Insurance, Construction, and the Federal Terrorism Reinsurance Program
This is part two of a two-part series wherein EisnerAmper and Philip Glick, Senior Vice President at Conner Strong & Buckelew Companies discuss current insurance issues and their impact on the real estate and construction industries. For part one, please click here.
EA: What are some of the trends in construction liability in NYC?
PG: Over the last 4 years, liability insurance premiums for construction work in the 5 counties rose substantially because of a general tightening of the insurance marketplace and, more specifically, the cost of liability claims in NYC. This has been largely impacted by the law in NYC that imposes almost absolute liability on a building owner/developer for claims arising out of injuries to employees on construction sites injured in falls (essentially a type of scaffolding act under sections 240 and 241 of the NY Labor Codes.) These Labor Codes create an extreme liability exposure to a general contractor for claims arising out of falls by the employees of subcontractors on their jobs. As a result of these factors, liability rates from general contractors continue to run 4 to 5 times higher in NY than those for similar construction work in other cities like Philadelphia, DC and Boston. Liability premiums for developers are running almost twice as high as those in other cities. These premiums remain high and, in fact, actually increased again in the last year.
One possible way to mitigate these high liability premiums is to place the liability insurance on development in NYC under project liability insurance policies. This can include combining the primary general liability and umbrella liability coverages for the project owner/developer and the general contractor under a combined policy per building, eliminating the second set of policies. This combined coverage can also automatically include a so called “tail” or extended completed operations endorsement for potential late discovered construction defect claims that could arise in the future after the construction work is finished.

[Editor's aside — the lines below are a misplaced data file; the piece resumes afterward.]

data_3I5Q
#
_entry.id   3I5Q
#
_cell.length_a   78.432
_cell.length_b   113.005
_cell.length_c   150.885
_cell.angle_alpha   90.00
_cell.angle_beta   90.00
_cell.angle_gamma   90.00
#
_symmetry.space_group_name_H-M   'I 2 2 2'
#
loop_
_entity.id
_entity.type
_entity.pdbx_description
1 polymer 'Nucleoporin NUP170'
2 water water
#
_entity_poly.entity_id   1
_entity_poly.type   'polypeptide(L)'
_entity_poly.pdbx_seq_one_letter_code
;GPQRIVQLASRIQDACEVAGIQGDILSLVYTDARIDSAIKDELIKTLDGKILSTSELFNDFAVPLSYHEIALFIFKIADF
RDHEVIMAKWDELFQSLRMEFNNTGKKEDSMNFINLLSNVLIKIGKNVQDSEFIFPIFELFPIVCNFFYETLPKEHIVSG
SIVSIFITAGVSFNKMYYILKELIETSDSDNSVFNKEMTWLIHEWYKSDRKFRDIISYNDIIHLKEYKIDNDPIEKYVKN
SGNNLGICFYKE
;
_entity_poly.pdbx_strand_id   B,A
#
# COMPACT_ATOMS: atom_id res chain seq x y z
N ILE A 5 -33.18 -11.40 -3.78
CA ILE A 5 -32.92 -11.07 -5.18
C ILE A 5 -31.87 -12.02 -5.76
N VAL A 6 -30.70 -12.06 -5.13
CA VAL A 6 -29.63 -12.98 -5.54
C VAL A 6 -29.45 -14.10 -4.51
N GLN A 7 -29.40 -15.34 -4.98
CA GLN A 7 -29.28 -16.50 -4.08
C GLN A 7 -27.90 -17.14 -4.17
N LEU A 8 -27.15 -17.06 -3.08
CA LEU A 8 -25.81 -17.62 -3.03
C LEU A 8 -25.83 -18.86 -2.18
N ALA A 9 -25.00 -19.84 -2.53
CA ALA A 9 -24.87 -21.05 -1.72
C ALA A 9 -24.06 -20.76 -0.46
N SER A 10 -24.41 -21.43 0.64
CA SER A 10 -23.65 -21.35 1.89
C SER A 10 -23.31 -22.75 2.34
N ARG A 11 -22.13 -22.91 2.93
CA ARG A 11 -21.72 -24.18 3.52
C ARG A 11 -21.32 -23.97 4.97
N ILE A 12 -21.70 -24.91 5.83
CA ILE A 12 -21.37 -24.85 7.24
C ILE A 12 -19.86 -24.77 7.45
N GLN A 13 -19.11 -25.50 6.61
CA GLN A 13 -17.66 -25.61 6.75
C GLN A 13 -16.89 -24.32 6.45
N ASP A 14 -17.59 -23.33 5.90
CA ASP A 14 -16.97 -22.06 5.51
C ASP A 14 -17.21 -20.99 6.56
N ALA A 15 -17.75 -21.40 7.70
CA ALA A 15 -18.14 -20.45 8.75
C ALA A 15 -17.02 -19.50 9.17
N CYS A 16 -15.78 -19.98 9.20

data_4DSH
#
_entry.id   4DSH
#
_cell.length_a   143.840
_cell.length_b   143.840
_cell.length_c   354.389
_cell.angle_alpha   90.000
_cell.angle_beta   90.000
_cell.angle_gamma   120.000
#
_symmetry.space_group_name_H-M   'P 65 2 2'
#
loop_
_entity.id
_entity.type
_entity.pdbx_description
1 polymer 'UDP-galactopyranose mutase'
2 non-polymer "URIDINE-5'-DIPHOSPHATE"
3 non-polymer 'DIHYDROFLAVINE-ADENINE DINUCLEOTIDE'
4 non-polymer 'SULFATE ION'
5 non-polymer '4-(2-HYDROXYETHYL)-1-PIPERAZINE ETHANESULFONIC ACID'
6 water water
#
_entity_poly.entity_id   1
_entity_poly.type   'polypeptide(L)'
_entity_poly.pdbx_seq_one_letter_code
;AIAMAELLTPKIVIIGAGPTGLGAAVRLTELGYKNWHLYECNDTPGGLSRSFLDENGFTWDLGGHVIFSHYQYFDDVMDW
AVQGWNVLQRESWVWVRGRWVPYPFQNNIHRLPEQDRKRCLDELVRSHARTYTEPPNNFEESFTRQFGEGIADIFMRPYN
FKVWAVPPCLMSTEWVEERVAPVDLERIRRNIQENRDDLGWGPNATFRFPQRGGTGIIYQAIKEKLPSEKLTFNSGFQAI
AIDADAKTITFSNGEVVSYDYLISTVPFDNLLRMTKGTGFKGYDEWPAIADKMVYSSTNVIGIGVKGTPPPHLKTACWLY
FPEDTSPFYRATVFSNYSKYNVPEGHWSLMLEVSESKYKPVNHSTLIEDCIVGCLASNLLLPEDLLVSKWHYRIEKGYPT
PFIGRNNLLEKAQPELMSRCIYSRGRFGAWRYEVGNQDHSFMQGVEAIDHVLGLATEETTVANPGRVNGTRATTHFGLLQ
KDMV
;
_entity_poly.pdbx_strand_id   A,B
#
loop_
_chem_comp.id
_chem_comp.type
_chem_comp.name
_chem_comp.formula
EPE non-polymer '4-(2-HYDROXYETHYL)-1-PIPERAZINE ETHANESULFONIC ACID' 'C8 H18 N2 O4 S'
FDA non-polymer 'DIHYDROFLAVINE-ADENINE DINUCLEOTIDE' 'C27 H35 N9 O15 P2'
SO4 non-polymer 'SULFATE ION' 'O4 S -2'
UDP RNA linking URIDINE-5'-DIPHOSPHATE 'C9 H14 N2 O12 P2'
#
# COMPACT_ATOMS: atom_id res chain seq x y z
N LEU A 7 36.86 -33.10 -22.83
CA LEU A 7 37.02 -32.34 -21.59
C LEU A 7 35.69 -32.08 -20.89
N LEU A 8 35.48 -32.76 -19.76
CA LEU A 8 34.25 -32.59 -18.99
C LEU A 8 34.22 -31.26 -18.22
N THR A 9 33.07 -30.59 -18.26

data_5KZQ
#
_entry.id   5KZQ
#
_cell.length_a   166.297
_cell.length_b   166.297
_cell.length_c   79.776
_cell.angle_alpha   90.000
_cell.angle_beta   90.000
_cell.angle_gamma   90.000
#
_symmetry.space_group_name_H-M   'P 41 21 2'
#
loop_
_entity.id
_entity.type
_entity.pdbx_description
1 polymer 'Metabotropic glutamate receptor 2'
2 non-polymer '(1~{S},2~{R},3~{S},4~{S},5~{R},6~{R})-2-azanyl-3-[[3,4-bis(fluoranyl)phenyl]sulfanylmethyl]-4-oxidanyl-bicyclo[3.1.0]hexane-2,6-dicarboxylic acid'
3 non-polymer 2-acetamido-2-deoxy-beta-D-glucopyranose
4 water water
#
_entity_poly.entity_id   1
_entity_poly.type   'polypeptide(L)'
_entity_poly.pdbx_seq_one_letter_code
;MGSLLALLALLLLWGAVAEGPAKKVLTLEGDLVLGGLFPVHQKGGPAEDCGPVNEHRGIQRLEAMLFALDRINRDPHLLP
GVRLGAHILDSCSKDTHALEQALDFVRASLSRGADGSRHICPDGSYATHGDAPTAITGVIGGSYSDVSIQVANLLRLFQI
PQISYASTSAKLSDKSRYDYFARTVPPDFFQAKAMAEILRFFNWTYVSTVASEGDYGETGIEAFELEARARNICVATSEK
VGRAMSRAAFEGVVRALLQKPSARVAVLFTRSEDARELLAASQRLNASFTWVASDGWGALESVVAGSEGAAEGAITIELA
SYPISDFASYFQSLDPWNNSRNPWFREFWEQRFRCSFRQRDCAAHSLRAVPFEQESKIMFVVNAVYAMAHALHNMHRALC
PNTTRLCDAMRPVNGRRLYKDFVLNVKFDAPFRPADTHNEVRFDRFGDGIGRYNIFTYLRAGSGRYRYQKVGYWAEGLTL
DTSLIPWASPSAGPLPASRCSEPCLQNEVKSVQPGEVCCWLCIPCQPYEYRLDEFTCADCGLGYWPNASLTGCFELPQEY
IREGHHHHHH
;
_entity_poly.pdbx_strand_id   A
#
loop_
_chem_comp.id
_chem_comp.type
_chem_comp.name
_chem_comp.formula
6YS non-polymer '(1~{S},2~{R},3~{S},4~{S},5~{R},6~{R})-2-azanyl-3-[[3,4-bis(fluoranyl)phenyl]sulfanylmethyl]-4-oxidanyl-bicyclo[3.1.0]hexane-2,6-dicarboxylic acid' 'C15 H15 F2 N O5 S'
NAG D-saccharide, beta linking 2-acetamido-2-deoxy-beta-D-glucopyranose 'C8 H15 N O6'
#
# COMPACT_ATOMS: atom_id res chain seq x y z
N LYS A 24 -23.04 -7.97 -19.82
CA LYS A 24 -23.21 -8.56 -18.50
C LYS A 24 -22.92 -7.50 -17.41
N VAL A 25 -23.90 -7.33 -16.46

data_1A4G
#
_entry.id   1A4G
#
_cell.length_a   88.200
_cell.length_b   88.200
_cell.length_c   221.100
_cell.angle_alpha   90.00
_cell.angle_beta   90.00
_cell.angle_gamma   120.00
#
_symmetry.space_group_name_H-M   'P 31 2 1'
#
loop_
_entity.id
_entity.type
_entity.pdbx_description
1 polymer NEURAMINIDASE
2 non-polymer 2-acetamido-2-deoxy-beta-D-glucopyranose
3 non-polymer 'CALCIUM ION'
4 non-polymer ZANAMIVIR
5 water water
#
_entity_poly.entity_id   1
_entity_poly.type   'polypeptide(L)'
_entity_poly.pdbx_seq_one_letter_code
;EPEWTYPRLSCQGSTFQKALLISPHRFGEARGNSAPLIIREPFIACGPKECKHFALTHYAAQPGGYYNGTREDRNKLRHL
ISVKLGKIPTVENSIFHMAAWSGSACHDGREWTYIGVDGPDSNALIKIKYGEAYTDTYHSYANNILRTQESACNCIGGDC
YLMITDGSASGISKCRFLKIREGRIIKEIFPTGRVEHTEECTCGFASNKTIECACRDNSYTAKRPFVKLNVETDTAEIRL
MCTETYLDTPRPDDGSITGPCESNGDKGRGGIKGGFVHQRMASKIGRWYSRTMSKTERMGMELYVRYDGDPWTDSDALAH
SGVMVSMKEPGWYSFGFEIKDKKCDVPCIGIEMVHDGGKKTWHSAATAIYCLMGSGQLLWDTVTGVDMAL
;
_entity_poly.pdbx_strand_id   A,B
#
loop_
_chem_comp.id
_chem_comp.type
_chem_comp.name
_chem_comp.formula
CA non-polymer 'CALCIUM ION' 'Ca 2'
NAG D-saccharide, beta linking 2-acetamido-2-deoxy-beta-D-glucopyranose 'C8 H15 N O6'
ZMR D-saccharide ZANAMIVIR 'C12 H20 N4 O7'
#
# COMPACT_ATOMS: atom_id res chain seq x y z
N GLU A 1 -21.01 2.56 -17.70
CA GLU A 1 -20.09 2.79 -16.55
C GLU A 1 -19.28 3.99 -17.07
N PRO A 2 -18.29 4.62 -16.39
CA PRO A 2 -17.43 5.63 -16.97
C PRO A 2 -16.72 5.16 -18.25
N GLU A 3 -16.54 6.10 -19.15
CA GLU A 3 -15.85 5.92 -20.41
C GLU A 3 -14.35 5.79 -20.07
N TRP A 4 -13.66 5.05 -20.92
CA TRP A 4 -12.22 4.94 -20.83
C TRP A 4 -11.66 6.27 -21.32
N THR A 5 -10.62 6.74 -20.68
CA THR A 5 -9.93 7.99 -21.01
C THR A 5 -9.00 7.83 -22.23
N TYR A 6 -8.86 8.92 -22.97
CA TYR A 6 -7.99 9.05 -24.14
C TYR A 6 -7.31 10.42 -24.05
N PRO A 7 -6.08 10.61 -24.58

A further version of this project-specific liability coverage could be a so-called ‘wrap-up insurance policy’ where the coverage for all parties on a construction project are combined including not just the owner and general contractor, but also all the subcontractors working on the job.
EA: What may happen with the Federal Terrorism Reinsurance Program?
PG: The current Federal Terrorism Reinsurance Program (TRIA) is set to expire on December 31, 2014. This has created some concern to building owners in NYC, but even more so for lenders on their properties.
Although it is likely that Congress may extend this program again (in fact a bill for a temporary extension has just been introduced), the pending expiration should make property owners and lenders consider alternatives if it is not extended. Even if it is renewed, we also feel that property owners should consider purchasing standalone commercial terrorism insurance. In some cases, the standalone commercial terrorism coverage could be less expensive than TRIA.
The private insurance option has been available for a number of years. Almost a dozen major U.S. and London-based insurers offer this coverage and in excess of a billion dollars of loss coverage is readily available. Under the current TRIA program, coverage is only available if there is a major terrorism loss including damage of at least $5,000,000 to a specific owner’s property, $100,000,000 in total damage to multiple building owners, and the event is specifically declared as a TRIA-covered loss by the federal government. Accordingly, there could be a terrorist act committed, but where no payment could be available to a property owner for its damage if the three conditions mentioned above are not met.
In contrast, the commercial terrorism insurance market has its own much broader definition of a covered loss, own separate (oftentimes less expensive) premium rates, and can offer lower limits of coverage and lower or no deductibles vs. TRIA, where the deductibles and limits of coverage purchased must be the same as that for the all-risk including fire insurance coverage limits purchased.